6        self.right = right
7
8class Solution:
9    def subtreeWithAllDeepest(self, root: TreeNode) -> TreeNode:
10        # Helper function to perform depth-first search and find deepest nodes
11        def depth_first_search(node):
12            # Base case: if the node is None, return None and depth 0
13            if not node:
14                return None, 0
15          
16            # Recursively find the deepest nodes and their depth in the left subtree
17            left_subtree, left_depth = depth_first_search(node.left)
18            # Recursively find the deepest nodes and their depth in the right subtree
19            right_subtree, right_depth = depth_first_search(node.right)
20          
21            # If the left subtree is deeper, return the left subtree and its depth
22            if left_depth > right_depth:
23                return left_subtree, left_depth + 1
24            # If the right subtree is deeper, return the right subtree and its depth
25            elif left_depth < right_depth:
26                return right_subtree, right_depth + 1
27            # If both subtrees have the same depth, return the current node as the common ancestor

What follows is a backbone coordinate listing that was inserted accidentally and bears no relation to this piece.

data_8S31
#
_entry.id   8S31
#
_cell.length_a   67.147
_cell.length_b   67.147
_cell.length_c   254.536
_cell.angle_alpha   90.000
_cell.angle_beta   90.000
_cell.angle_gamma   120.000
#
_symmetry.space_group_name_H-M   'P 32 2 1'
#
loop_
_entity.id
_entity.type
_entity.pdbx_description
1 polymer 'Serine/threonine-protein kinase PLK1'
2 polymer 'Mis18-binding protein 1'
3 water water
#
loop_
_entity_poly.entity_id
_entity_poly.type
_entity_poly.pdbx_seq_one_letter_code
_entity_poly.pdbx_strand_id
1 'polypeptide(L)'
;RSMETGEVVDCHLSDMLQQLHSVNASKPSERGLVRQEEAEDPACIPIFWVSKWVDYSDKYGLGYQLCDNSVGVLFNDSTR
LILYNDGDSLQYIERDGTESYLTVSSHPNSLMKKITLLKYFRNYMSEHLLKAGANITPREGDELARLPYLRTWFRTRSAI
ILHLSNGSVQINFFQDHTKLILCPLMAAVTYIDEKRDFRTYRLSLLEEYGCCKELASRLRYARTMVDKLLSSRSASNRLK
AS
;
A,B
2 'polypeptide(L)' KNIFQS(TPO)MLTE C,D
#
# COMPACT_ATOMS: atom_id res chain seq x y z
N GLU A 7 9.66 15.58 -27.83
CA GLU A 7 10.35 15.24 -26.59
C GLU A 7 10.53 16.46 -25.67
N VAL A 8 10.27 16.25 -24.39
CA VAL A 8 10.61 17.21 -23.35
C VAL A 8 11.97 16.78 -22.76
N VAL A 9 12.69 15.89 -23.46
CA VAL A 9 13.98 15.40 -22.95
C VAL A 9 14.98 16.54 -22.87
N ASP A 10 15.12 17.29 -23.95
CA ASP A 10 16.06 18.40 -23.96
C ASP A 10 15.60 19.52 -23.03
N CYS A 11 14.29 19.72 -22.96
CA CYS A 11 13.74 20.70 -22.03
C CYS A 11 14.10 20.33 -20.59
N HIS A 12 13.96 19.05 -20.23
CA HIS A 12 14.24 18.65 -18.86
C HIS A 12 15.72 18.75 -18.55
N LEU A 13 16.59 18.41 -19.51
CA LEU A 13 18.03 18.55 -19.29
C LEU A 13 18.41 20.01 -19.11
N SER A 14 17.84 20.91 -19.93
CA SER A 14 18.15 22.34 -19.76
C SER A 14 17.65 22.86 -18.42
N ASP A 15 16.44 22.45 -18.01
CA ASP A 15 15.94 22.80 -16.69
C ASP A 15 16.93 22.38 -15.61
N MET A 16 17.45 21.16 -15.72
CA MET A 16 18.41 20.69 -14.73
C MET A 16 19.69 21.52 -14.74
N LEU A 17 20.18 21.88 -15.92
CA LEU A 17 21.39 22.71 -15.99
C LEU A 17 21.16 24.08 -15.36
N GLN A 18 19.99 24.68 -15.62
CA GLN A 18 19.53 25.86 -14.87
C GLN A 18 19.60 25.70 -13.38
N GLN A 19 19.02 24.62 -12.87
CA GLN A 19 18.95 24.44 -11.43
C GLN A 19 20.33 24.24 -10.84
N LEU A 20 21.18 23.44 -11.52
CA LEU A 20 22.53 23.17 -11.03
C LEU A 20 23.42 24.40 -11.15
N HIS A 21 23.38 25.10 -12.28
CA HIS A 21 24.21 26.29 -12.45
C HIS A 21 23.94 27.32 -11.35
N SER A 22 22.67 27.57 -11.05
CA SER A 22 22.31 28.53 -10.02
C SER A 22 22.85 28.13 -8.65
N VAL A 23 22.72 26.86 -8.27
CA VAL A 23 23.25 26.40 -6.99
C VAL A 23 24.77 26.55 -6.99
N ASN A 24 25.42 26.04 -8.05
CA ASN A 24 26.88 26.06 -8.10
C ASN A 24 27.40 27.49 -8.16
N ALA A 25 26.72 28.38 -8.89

28            else:
29                return node, left_depth + 1
30
31        # Call the helper function and return the first element of the tuple,
32        # which is the subtree that contains all the deepest nodes
33        return depth_first_search(root)[0]
34
1import javafx.util.Pair;
2
3// Definition for a binary tree node.
4class TreeNode {
5    int val;
6    TreeNode left;
7    TreeNode right;
8
9    TreeNode() {}
10
11    TreeNode(int val) { 
12        this.val = val; 
13    }
14
15    TreeNode(int val, TreeNode left, TreeNode right) {
16        this.val = val;
17        this.left = left;
18        this.right = right;
19    }
20}
21
22class Solution {
23    // Entry method to find the smallest subtree that contains all the deepest nodes.
24    public TreeNode subtreeWithAllDeepest(TreeNode root) {
25        return deepSubtreeDfs(root).getKey();
26    }
27
28    // Helper method that returns the smallest subtree containing all the deepest nodes 
29    // along with the depth of that subtree.
30    private Pair<TreeNode, Integer> deepSubtreeDfs(TreeNode node) {
31        // Base case: if the current node is null, return a pair of null and 0 depth.
32        if (node == null) {
33            return new Pair<>(null, 0);
34        }
35      
36        // Recursively find the pair of subtree and depth for the left child.
37        Pair<TreeNode, Integer> leftPair = deepSubtreeDfs(node.left);
38        // Recursively find the pair of subtree and depth for the right child.